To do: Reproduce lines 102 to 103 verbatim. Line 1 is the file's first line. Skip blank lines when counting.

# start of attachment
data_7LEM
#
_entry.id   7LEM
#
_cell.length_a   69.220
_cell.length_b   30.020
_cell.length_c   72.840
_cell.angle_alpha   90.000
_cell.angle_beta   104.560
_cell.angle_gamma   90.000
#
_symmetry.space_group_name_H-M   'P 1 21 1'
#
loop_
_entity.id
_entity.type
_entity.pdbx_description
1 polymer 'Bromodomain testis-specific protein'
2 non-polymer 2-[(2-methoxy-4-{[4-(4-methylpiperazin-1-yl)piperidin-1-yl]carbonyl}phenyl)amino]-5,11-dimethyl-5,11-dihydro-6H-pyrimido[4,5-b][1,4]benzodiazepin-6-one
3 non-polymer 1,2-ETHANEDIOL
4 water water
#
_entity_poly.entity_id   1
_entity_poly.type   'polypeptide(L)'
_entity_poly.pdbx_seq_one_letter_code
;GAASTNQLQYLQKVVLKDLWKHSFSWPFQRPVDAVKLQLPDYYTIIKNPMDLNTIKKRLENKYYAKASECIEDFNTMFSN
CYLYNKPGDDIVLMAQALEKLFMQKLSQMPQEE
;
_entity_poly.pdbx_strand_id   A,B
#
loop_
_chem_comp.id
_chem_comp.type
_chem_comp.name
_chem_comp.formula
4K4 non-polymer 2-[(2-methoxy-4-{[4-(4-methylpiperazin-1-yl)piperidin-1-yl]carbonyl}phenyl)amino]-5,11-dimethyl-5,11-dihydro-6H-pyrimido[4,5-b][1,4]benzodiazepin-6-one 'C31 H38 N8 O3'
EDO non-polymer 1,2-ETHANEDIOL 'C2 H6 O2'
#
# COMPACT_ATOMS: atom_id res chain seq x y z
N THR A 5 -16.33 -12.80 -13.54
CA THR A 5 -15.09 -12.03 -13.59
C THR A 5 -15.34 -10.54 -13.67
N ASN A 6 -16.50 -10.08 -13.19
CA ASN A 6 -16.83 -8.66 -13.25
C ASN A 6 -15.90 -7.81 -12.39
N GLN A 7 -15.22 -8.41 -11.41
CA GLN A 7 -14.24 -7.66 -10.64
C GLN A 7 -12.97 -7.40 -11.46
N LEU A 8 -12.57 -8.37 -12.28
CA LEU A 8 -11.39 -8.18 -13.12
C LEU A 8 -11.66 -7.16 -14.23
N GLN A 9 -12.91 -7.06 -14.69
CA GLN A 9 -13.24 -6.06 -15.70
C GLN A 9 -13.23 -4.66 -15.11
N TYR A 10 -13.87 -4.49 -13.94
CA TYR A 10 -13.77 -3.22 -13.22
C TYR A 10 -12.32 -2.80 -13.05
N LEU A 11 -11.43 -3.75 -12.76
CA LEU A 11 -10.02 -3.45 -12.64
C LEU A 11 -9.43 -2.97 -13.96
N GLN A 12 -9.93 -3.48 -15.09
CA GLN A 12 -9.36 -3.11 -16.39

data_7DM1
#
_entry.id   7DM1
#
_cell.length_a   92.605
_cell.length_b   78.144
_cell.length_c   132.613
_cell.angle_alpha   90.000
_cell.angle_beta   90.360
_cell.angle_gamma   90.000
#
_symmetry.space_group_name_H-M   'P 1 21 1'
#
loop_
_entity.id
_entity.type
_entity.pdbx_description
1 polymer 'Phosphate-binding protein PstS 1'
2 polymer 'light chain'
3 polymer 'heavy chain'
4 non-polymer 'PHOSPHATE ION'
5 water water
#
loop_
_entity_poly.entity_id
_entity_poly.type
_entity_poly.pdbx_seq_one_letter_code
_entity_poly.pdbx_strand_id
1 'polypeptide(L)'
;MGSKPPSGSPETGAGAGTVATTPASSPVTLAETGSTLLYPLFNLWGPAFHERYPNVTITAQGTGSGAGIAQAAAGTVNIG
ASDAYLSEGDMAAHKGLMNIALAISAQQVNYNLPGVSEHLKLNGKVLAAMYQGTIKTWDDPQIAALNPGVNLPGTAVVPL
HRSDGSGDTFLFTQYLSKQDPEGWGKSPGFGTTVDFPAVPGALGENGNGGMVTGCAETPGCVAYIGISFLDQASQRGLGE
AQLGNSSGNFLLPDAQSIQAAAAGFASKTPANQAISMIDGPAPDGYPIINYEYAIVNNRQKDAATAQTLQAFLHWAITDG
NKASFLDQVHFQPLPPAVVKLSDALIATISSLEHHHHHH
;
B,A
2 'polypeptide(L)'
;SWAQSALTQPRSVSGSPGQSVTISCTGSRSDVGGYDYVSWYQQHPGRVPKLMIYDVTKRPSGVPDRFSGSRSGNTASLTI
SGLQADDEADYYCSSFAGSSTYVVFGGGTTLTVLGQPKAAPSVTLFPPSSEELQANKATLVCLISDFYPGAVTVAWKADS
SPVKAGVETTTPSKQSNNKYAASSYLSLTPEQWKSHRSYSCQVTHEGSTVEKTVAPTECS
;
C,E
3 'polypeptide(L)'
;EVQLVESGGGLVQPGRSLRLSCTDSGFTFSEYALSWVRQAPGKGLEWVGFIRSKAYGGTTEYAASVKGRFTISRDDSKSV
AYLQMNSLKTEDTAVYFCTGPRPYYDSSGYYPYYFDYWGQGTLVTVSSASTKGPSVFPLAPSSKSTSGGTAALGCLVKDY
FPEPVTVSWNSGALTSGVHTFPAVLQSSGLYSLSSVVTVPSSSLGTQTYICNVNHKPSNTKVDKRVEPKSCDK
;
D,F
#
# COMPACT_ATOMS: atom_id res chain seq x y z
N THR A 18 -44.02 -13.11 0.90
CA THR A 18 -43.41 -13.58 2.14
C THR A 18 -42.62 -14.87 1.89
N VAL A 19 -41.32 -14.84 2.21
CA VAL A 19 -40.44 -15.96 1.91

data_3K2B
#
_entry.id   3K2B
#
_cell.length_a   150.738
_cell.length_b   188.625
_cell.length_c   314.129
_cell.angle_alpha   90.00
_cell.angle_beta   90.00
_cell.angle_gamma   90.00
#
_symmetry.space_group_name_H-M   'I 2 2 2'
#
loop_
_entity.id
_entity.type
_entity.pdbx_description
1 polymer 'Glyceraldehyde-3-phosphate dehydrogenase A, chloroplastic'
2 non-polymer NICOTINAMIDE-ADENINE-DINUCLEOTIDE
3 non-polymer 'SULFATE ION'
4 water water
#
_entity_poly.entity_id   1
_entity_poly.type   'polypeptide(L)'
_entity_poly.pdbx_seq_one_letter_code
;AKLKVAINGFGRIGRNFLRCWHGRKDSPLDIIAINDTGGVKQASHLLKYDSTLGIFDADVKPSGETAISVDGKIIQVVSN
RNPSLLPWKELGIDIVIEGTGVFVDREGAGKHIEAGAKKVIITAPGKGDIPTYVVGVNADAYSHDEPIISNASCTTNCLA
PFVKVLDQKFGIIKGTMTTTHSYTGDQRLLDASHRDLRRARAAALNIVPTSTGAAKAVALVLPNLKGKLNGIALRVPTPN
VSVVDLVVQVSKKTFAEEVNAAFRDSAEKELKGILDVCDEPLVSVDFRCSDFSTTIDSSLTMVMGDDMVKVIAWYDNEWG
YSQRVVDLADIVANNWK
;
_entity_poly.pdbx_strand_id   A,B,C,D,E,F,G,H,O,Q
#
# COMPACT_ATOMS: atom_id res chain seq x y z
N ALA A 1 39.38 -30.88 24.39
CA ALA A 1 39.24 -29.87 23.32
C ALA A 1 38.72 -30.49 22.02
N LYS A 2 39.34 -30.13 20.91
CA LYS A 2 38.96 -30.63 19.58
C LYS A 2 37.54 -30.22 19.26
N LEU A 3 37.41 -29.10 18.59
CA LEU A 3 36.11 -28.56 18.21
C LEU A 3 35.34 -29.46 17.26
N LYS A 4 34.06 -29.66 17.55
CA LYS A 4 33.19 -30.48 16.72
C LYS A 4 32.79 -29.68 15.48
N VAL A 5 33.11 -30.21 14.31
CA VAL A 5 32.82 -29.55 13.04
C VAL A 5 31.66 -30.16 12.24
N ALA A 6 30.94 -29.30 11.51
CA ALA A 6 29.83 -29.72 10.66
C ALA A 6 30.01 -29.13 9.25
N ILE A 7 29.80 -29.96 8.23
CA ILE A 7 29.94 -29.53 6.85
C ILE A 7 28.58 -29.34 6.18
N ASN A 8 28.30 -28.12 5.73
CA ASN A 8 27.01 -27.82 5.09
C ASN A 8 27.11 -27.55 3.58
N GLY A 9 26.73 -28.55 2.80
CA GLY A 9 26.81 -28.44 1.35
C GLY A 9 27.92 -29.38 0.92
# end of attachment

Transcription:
SPVKAGVETTTPSKQSNNKYAASSYLSLTPEQWKSHRSYSCQVTHEGSTVEKTVAPTECS
;